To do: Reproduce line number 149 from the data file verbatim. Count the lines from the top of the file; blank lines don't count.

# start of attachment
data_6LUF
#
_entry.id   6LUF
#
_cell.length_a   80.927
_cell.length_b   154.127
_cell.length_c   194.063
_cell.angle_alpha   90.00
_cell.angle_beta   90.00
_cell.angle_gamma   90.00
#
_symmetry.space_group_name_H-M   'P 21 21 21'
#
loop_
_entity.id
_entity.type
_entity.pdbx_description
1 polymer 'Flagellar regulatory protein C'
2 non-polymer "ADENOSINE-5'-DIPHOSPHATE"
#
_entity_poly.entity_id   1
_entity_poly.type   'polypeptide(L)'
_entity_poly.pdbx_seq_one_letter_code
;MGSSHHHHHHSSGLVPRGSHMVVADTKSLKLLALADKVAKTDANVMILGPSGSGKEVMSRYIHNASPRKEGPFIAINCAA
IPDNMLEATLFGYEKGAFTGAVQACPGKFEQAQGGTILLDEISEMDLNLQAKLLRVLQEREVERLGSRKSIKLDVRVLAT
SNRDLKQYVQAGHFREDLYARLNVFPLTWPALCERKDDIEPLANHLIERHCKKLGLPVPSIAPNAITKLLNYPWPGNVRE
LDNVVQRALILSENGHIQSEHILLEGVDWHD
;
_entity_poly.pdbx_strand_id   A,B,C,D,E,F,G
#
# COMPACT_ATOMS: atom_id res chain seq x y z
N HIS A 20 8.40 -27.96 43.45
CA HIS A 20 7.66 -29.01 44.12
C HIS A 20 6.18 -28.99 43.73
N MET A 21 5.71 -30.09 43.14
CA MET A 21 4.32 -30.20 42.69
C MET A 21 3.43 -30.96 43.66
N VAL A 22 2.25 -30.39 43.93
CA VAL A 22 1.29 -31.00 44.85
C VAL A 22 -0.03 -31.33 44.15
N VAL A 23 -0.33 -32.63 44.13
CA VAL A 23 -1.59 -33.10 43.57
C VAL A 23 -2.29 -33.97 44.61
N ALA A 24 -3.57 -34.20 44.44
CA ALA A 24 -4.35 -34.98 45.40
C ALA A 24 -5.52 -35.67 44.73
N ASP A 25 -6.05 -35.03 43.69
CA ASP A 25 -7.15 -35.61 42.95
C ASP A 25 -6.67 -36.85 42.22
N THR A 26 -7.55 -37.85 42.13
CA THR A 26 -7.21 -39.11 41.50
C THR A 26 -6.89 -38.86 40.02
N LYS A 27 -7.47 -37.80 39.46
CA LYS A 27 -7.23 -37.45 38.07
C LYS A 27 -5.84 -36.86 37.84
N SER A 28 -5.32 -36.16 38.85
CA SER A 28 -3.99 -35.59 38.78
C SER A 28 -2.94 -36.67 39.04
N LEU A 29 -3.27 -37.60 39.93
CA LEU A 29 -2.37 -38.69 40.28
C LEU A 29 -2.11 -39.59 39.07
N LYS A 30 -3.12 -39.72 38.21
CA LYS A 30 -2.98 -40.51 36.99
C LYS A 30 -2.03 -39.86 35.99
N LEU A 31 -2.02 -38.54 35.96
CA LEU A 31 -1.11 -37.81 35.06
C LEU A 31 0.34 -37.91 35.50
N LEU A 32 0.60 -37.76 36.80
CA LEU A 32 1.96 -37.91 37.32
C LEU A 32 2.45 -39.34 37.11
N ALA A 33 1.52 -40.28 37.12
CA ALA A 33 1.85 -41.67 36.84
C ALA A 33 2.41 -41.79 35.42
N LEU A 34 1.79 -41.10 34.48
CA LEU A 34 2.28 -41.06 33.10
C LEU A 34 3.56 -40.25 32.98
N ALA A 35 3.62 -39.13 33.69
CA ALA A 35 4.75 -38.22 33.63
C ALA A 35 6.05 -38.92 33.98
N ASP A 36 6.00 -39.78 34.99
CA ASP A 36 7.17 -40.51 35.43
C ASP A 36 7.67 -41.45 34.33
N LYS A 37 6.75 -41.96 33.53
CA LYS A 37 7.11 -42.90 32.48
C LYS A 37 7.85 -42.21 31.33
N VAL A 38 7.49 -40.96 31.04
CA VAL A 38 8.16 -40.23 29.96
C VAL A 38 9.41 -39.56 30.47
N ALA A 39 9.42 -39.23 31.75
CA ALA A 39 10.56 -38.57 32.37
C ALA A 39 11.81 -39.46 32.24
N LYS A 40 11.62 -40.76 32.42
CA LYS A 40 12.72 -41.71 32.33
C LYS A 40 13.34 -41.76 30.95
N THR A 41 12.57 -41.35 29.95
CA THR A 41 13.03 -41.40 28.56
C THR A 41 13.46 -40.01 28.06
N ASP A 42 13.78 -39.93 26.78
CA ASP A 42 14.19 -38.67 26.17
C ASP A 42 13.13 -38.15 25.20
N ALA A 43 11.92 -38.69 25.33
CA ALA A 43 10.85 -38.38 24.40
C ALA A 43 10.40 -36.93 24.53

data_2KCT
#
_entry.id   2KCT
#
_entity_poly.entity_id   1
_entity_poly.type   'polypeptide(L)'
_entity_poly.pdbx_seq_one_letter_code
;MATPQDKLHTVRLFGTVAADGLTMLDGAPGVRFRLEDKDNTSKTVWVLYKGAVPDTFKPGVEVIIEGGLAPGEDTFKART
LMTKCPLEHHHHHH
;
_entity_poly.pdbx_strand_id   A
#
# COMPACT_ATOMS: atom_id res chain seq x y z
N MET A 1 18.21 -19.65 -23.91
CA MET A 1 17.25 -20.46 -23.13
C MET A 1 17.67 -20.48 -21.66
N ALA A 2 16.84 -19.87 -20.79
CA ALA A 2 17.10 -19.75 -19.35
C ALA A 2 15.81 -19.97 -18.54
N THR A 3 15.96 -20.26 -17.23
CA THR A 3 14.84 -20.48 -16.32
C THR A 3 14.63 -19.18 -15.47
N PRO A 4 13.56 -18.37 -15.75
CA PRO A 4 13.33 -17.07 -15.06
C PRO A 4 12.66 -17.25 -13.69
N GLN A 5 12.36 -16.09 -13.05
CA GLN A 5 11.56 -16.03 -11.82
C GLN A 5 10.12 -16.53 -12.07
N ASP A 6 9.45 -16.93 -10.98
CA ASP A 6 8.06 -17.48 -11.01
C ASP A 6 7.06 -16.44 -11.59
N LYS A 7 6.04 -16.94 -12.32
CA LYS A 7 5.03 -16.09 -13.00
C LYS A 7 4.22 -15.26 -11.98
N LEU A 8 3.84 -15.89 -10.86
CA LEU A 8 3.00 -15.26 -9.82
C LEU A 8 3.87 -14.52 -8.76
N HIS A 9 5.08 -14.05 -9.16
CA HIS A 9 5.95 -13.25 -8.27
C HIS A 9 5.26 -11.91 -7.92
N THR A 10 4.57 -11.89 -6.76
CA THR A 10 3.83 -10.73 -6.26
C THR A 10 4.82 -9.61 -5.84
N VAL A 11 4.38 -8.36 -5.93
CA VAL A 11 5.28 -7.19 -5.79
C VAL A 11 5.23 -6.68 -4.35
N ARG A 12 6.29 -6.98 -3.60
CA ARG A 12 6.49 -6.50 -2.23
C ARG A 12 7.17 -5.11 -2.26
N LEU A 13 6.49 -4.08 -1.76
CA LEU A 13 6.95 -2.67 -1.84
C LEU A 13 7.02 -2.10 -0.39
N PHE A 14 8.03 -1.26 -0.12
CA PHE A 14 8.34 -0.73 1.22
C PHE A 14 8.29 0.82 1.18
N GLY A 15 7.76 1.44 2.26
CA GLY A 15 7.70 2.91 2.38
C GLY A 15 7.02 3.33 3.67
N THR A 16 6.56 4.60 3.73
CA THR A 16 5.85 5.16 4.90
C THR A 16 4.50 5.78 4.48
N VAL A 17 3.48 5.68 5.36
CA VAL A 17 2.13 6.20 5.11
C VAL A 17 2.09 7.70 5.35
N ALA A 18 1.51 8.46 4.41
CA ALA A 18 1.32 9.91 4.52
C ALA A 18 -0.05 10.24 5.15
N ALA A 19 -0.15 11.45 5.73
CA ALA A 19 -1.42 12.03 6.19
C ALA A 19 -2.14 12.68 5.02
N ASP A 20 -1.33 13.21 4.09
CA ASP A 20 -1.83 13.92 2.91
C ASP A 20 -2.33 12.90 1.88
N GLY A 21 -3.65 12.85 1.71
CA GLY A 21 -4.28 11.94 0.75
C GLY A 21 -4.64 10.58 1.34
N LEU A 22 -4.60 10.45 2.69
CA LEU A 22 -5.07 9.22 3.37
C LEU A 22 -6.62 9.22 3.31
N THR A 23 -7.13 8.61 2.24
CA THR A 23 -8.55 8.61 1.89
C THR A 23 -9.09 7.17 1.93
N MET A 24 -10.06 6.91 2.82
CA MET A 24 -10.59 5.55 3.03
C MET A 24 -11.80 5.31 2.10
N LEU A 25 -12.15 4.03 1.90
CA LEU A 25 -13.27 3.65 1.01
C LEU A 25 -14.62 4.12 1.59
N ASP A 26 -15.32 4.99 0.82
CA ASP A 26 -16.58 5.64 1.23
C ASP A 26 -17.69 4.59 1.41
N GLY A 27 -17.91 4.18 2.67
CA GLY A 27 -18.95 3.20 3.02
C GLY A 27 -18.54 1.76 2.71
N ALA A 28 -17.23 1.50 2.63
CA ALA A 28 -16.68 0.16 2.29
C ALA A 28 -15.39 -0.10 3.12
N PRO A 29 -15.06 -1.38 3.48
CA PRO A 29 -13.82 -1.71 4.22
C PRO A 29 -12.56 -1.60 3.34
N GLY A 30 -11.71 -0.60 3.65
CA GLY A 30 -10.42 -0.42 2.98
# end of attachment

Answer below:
C VAL A 11 5.23 -6.68 -4.35